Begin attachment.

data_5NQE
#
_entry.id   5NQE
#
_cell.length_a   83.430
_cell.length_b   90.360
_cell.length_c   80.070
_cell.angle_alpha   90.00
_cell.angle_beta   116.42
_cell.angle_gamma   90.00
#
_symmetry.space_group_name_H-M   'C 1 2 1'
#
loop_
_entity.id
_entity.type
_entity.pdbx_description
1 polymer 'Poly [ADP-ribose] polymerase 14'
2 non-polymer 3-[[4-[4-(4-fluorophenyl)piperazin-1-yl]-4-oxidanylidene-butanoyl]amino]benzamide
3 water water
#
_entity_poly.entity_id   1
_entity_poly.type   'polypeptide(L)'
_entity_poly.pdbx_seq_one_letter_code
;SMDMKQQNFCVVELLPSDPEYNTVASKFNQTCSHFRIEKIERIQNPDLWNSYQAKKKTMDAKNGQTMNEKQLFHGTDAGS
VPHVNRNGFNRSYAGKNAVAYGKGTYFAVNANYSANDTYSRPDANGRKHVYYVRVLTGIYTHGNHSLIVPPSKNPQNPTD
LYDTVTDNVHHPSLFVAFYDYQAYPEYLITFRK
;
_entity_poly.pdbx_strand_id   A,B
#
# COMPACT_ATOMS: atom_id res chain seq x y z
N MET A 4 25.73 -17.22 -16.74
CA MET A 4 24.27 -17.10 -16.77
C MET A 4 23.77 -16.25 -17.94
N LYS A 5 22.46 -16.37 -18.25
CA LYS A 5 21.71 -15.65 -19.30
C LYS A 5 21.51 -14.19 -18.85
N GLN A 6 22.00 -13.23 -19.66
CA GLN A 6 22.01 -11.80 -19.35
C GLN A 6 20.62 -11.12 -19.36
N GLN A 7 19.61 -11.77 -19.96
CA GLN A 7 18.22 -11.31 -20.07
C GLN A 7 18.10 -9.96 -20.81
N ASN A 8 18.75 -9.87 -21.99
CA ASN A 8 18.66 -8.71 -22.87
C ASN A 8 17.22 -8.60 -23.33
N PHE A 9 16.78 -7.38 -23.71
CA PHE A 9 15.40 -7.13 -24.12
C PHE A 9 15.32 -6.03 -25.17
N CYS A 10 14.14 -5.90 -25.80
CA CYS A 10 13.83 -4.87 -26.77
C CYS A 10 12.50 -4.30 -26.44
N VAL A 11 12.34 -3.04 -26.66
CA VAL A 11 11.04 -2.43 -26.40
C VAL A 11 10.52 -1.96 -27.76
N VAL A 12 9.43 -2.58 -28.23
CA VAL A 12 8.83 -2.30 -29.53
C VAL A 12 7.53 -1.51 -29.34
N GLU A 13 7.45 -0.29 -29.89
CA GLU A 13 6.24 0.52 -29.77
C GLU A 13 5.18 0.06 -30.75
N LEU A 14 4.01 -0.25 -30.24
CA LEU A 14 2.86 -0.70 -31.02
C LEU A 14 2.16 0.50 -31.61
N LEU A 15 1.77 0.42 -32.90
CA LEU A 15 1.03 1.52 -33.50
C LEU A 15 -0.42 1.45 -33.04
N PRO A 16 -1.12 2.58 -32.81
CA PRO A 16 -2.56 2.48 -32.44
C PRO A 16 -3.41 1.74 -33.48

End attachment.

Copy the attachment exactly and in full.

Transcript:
data_5NQE
#
_entry.id   5NQE
#
_cell.length_a   83.430
_cell.length_b   90.360
_cell.length_c   80.070
_cell.angle_alpha   90.00
_cell.angle_beta   116.42
_cell.angle_gamma   90.00
#
_symmetry.space_group_name_H-M   'C 1 2 1'
#
loop_
_entity.id
_entity.type
_entity.pdbx_description
1 polymer 'Poly [ADP-ribose] polymerase 14'
2 non-polymer 3-[[4-[4-(4-fluorophenyl)piperazin-1-yl]-4-oxidanylidene-butanoyl]amino]benzamide
3 water water
#
_entity_poly.entity_id   1
_entity_poly.type   'polypeptide(L)'
_entity_poly.pdbx_seq_one_letter_code
;SMDMKQQNFCVVELLPSDPEYNTVASKFNQTCSHFRIEKIERIQNPDLWNSYQAKKKTMDAKNGQTMNEKQLFHGTDAGS
VPHVNRNGFNRSYAGKNAVAYGKGTYFAVNANYSANDTYSRPDANGRKHVYYVRVLTGIYTHGNHSLIVPPSKNPQNPTD
LYDTVTDNVHHPSLFVAFYDYQAYPEYLITFRK
;
_entity_poly.pdbx_strand_id   A,B
#
# COMPACT_ATOMS: atom_id res chain seq x y z
N MET A 4 25.73 -17.22 -16.74
CA MET A 4 24.27 -17.10 -16.77
C MET A 4 23.77 -16.25 -17.94
N LYS A 5 22.46 -16.37 -18.25
CA LYS A 5 21.71 -15.65 -19.30
C LYS A 5 21.51 -14.19 -18.85
N GLN A 6 22.00 -13.23 -19.66
CA GLN A 6 22.01 -11.80 -19.35
C GLN A 6 20.62 -11.12 -19.36
N GLN A 7 19.61 -11.77 -19.96
CA GLN A 7 18.22 -11.31 -20.07
C GLN A 7 18.10 -9.96 -20.81
N ASN A 8 18.75 -9.87 -21.99
CA ASN A 8 18.66 -8.71 -22.87
C ASN A 8 17.22 -8.60 -23.33
N PHE A 9 16.78 -7.38 -23.71
CA PHE A 9 15.40 -7.13 -24.12
C PHE A 9 15.32 -6.03 -25.17
N CYS A 10 14.14 -5.90 -25.80
CA CYS A 10 13.83 -4.87 -26.77
C CYS A 10 12.50 -4.30 -26.44
N VAL A 11 12.34 -3.04 -26.66
CA VAL A 11 11.04 -2.43 -26.40
C VAL A 11 10.52 -1.96 -27.76
N VAL A 12 9.43 -2.58 -28.23
CA VAL A 12 8.83 -2.30 -29.53
C VAL A 12 7.53 -1.51 -29.34
N GLU A 13 7.45 -0.29 -29.89
CA GLU A 13 6.24 0.52 -29.77
C GLU A 13 5.18 0.06 -30.75
N LEU A 14 4.01 -0.25 -30.24
CA LEU A 14 2.86 -0.70 -31.02
C LEU A 14 2.16 0.50 -31.61
N LEU A 15 1.77 0.42 -32.90
CA LEU A 15 1.03 1.52 -33.50
C LEU A 15 -0.42 1.45 -33.04
N PRO A 16 -1.12 2.58 -32.81
CA PRO A 16 -2.56 2.48 -32.44
C PRO A 16 -3.41 1.74 -33.48